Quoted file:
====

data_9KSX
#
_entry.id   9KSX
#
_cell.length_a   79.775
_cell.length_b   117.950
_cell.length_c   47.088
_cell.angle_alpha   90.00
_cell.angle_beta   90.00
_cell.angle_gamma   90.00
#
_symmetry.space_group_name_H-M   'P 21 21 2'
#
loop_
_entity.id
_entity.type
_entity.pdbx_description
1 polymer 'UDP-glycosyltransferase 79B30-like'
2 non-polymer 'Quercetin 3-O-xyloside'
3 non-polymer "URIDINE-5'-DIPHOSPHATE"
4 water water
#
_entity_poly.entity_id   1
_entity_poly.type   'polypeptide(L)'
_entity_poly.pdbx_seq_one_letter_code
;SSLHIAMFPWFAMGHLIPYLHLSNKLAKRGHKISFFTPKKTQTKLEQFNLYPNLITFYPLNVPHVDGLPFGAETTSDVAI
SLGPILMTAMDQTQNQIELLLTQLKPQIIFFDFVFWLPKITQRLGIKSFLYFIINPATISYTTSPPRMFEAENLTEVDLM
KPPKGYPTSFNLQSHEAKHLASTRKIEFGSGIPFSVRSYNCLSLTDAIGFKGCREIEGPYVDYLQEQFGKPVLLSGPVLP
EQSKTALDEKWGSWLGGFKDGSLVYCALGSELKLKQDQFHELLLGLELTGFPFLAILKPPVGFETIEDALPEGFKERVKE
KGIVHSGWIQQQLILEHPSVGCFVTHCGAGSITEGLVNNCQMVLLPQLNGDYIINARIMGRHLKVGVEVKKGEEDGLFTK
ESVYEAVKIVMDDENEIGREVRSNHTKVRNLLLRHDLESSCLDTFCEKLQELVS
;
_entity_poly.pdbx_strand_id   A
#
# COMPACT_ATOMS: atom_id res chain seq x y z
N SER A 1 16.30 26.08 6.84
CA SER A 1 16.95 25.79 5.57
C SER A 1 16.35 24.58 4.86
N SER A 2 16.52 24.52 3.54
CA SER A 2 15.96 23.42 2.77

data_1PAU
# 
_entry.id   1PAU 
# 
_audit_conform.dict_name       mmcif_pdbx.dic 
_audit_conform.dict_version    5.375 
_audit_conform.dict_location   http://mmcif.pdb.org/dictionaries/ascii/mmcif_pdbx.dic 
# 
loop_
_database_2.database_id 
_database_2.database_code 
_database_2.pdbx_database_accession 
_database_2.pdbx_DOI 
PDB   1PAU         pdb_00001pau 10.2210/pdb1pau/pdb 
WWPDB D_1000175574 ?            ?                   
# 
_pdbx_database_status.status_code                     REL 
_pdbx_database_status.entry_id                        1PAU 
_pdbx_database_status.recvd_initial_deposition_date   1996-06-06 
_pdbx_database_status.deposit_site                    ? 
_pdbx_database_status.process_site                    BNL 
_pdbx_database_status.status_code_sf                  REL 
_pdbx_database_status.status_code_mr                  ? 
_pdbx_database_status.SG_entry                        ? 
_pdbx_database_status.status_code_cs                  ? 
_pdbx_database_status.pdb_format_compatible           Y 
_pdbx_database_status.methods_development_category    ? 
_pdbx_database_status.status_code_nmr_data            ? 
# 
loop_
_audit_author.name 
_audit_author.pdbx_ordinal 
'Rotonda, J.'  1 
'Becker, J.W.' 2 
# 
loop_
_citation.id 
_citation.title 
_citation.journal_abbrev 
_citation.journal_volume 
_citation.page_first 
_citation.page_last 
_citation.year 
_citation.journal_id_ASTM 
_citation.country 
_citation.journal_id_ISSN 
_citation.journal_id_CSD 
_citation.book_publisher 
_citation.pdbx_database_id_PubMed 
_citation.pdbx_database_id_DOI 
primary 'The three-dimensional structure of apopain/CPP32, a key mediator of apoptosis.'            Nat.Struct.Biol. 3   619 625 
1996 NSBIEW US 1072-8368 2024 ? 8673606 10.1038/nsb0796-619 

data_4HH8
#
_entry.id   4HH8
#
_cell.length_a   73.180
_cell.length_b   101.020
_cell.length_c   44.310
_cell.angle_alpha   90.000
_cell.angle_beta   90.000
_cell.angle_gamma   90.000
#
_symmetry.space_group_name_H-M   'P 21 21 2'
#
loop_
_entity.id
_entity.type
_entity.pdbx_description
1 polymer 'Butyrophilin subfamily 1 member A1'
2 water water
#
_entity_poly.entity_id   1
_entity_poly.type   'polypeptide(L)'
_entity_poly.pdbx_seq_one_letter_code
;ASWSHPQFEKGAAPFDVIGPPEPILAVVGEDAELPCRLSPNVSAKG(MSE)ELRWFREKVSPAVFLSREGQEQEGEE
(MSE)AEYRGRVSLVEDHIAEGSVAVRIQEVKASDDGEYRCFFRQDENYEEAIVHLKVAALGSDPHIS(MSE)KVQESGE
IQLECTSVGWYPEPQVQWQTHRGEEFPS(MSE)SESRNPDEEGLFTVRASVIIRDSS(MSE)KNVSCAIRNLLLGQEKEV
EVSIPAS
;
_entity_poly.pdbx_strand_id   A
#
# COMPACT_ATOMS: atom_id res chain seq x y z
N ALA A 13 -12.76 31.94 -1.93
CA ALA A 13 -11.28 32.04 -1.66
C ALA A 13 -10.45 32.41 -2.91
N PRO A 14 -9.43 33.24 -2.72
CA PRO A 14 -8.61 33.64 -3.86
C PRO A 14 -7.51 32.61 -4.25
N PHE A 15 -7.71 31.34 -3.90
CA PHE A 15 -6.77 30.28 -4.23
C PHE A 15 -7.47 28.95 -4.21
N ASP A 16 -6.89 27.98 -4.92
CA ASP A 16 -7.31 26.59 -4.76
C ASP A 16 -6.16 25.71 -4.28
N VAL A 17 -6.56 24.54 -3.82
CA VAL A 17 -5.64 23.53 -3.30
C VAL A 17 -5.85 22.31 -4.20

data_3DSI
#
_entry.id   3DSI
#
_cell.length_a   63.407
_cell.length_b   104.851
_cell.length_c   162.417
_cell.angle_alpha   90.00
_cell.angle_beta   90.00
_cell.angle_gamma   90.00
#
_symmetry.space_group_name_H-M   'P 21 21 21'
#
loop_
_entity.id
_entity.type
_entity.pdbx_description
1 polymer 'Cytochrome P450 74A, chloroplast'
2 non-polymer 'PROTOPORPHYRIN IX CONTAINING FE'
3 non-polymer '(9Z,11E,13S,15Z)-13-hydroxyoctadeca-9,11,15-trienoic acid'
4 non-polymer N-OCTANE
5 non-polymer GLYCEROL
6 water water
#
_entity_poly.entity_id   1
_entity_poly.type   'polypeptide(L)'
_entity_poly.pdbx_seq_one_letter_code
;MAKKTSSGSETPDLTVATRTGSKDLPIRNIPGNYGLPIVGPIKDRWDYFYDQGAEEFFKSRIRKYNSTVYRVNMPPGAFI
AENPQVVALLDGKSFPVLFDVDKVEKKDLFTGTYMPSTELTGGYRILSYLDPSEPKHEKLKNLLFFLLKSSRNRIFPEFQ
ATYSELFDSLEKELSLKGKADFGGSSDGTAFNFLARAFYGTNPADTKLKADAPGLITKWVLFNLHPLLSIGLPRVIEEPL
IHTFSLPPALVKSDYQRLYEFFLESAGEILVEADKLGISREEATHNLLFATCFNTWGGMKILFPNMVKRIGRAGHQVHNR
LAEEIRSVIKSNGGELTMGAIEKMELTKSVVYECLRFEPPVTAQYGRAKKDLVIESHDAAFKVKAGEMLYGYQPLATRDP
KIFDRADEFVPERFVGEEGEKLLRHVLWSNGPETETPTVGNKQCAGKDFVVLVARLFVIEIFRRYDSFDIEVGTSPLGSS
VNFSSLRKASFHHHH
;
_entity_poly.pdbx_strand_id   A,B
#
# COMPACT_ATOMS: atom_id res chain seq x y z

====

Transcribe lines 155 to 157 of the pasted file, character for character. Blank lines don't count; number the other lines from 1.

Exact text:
_entity.pdbx_description
1 polymer 'Cytochrome P450 74A, chloroplast'
2 non-polymer 'PROTOPORPHYRIN IX CONTAINING FE'